As a self-professed “bleeding heart liberal”, I’m watching the upcoming Presidential election with more than a passing interest. My candidate of choice has long since been vanquished in the primaries, and my political party’s choice hasn’t exactly “wowed” me as he did audiences earlier in his campaign.
Of course, I’ve heard that people on the other side of the spectrum weren’t exactly enthused with their party’s ultimate choice, at first. That is, until Senator John McCain chose as his Vice-Presidential running mate, a certain female, conservative, Governor of the State of Alaska, Sarah Palin.
I like Sarah Palin.
I’ve been listening to all the pundits analyze her, her personal life, her political career, her speeches, and her potential. Today, I received an email from Comedian Judy Carter directing me to a blog entry analyzing Palin as a Stand-Up Comedian.
Judy has taken Sarah Palin’s GOP Nomination acceptance speech and has analyzed the speech from a speechwriter and comic’s point of view.
How VP Nominee Became a Candidate for the Improv
I may not agree with her politics, but Sarah Palin made me laugh. Whether you are Democrat, Republican or listing with Lieberman, all comics and speakers can learn from the comedy techniques used in Palin’s zingy speech at the Republican National Convention.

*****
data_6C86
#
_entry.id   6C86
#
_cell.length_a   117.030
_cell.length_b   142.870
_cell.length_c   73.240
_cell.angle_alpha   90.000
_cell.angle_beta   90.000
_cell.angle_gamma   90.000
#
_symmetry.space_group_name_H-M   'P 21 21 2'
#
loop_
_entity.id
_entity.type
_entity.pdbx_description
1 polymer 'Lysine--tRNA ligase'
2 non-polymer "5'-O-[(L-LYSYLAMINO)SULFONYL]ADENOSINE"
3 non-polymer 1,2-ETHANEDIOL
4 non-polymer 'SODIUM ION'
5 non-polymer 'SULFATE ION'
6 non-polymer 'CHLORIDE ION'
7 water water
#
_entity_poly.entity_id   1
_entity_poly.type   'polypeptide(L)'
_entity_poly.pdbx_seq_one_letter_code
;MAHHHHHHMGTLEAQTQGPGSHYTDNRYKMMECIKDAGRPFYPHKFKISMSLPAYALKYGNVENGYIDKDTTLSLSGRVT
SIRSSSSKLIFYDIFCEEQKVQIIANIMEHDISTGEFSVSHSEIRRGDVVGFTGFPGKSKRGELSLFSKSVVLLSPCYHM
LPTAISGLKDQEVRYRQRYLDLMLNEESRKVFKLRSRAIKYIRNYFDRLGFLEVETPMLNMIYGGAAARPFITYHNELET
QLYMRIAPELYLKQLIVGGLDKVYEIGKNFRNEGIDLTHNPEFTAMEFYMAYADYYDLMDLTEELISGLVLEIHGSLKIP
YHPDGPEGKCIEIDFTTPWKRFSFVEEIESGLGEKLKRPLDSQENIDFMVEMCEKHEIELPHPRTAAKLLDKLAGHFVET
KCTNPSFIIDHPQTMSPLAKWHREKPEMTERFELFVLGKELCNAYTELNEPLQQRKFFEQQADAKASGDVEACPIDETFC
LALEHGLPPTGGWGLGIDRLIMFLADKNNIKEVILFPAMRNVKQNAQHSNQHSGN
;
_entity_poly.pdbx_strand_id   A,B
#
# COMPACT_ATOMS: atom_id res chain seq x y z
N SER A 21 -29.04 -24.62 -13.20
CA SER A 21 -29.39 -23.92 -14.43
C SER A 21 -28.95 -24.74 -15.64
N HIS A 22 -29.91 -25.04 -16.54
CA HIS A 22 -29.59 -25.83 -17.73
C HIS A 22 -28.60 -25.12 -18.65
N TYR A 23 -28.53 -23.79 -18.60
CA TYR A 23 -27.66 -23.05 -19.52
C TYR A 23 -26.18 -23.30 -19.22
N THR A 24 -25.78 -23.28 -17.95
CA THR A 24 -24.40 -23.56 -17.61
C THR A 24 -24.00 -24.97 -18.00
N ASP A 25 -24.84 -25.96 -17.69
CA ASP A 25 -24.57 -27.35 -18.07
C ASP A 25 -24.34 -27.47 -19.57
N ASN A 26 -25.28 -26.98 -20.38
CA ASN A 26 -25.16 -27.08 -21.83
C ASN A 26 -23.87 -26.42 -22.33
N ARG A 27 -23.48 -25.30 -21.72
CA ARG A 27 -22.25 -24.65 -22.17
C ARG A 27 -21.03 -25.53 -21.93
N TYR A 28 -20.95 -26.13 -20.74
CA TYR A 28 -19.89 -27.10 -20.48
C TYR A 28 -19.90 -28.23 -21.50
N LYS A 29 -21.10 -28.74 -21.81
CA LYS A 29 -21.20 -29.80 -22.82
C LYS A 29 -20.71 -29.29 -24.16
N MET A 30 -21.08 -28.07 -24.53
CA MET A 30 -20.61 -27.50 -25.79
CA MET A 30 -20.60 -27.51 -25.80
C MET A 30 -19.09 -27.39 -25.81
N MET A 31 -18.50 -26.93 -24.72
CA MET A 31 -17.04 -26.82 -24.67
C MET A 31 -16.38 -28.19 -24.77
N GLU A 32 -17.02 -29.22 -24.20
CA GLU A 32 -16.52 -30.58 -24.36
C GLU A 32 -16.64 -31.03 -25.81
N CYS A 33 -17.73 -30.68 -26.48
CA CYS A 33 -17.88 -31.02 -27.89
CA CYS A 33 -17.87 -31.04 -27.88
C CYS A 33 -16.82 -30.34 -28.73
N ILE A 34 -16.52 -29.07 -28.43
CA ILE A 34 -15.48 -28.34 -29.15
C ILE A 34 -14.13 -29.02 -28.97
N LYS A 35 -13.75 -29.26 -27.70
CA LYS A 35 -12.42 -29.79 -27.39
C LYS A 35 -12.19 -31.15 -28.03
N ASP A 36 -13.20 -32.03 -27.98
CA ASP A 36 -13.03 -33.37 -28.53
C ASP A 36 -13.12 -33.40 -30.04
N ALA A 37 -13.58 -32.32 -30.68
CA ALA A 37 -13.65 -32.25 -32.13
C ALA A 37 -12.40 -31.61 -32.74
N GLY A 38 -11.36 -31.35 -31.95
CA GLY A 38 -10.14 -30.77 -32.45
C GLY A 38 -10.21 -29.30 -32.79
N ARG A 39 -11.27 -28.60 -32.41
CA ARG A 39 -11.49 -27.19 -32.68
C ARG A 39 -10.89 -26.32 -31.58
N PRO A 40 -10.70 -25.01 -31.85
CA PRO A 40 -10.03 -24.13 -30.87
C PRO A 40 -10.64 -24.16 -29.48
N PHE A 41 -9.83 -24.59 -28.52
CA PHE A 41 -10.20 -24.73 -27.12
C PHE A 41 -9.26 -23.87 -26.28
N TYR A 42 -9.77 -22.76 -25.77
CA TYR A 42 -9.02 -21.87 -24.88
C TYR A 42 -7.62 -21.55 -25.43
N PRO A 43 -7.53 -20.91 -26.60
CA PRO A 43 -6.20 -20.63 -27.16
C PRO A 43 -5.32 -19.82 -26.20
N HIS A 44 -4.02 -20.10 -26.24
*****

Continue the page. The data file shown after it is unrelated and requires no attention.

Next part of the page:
Palin used the Jay Leno strategy–keep them laughing–and got more laughs than a Vegas headliner. As a comedy coach and the author of “The Comedy Bible,” it’s worthwhile evaluating the way that the Republican nominee for VP avoided becoming a joke by telling jokes.
It shows the power of turning problems into punch lines.
It’s hard to question policy when you are laughing away your skepticism. “Read My Lipstick” packs a hell of a lot more punch than former Presidential candidate John Kerry’s “27-Point Plan.”….
So, Senator Barack Obama communicates his message through great oratory and Governor Palin uses some self-effacing comedy to win the hearts and minds of her party. Two different approaches, two different messages, and a hundred different policy differences–who will eventually bring the house down and close the show with a success? That remains to be seen.
Currently, it seems to me that the Obama/Biden ticket has entered the middle portion of the act. Not as good as the first 15 minutes, but supporters hope for a strong closing. The McCain/Palin act has had a good opening and seems to have hit their stride and found a rhythm with the audience. Do they have the material to stay on stage?
I’m reserving judgement.
“Getting Political” is a semi-regular feature of “On The Road With Dave”. While Dave is no political pundit by any stretch of the imagination; “Getting Political” allows him to stretch that imagination.